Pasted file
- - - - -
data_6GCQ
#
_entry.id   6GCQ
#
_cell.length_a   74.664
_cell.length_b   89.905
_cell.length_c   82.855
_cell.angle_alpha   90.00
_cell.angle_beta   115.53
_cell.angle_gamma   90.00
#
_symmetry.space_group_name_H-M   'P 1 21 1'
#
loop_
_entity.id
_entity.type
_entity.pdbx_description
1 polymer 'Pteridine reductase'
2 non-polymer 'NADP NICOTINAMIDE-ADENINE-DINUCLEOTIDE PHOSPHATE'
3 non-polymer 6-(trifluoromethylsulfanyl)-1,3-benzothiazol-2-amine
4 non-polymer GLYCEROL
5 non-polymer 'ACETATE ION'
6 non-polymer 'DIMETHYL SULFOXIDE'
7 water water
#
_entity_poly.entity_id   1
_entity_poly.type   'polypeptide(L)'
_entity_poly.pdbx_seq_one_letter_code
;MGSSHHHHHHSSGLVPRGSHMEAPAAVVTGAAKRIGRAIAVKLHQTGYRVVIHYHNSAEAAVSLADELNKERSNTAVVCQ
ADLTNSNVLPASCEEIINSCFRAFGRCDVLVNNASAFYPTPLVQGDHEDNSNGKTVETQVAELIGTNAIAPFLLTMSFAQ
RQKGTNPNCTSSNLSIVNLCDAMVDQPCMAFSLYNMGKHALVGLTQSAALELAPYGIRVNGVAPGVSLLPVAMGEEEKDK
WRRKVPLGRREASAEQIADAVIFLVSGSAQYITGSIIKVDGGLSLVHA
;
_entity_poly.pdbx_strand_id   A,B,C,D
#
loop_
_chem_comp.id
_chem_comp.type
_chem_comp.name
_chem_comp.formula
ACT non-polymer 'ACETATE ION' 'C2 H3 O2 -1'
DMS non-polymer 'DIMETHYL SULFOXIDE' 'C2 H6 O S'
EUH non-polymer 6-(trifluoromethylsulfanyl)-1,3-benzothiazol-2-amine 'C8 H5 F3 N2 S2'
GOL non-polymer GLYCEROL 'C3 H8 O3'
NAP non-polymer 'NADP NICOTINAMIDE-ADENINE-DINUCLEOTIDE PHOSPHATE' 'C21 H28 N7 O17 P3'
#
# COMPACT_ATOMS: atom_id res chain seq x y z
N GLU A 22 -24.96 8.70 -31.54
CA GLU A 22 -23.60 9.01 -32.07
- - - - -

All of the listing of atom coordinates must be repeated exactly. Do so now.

data_6GCQ
#
_entry.id   6GCQ
#
_cell.length_a   74.664
_cell.length_b   89.905
_cell.length_c   82.855
_cell.angle_alpha   90.00
_cell.angle_beta   115.53
_cell.angle_gamma   90.00
#
_symmetry.space_group_name_H-M   'P 1 21 1'
#
loop_
_entity.id
_entity.type
_entity.pdbx_description
1 polymer 'Pteridine reductase'
2 non-polymer 'NADP NICOTINAMIDE-ADENINE-DINUCLEOTIDE PHOSPHATE'
3 non-polymer 6-(trifluoromethylsulfanyl)-1,3-benzothiazol-2-amine
4 non-polymer GLYCEROL
5 non-polymer 'ACETATE ION'
6 non-polymer 'DIMETHYL SULFOXIDE'
7 water water
#
_entity_poly.entity_id   1
_entity_poly.type   'polypeptide(L)'
_entity_poly.pdbx_seq_one_letter_code
;MGSSHHHHHHSSGLVPRGSHMEAPAAVVTGAAKRIGRAIAVKLHQTGYRVVIHYHNSAEAAVSLADELNKERSNTAVVCQ
ADLTNSNVLPASCEEIINSCFRAFGRCDVLVNNASAFYPTPLVQGDHEDNSNGKTVETQVAELIGTNAIAPFLLTMSFAQ
RQKGTNPNCTSSNLSIVNLCDAMVDQPCMAFSLYNMGKHALVGLTQSAALELAPYGIRVNGVAPGVSLLPVAMGEEEKDK
WRRKVPLGRREASAEQIADAVIFLVSGSAQYITGSIIKVDGGLSLVHA
;
_entity_poly.pdbx_strand_id   A,B,C,D
#
loop_
_chem_comp.id
_chem_comp.type
_chem_comp.name
_chem_comp.formula
ACT non-polymer 'ACETATE ION' 'C2 H3 O2 -1'
DMS non-polymer 'DIMETHYL SULFOXIDE' 'C2 H6 O S'
EUH non-polymer 6-(trifluoromethylsulfanyl)-1,3-benzothiazol-2-amine 'C8 H5 F3 N2 S2'
GOL non-polymer GLYCEROL 'C3 H8 O3'
NAP non-polymer 'NADP NICOTINAMIDE-ADENINE-DINUCLEOTIDE PHOSPHATE' 'C21 H28 N7 O17 P3'
#
# COMPACT_ATOMS: atom_id res chain seq x y z
N GLU A 22 -24.96 8.70 -31.54
CA GLU A 22 -23.60 9.01 -32.07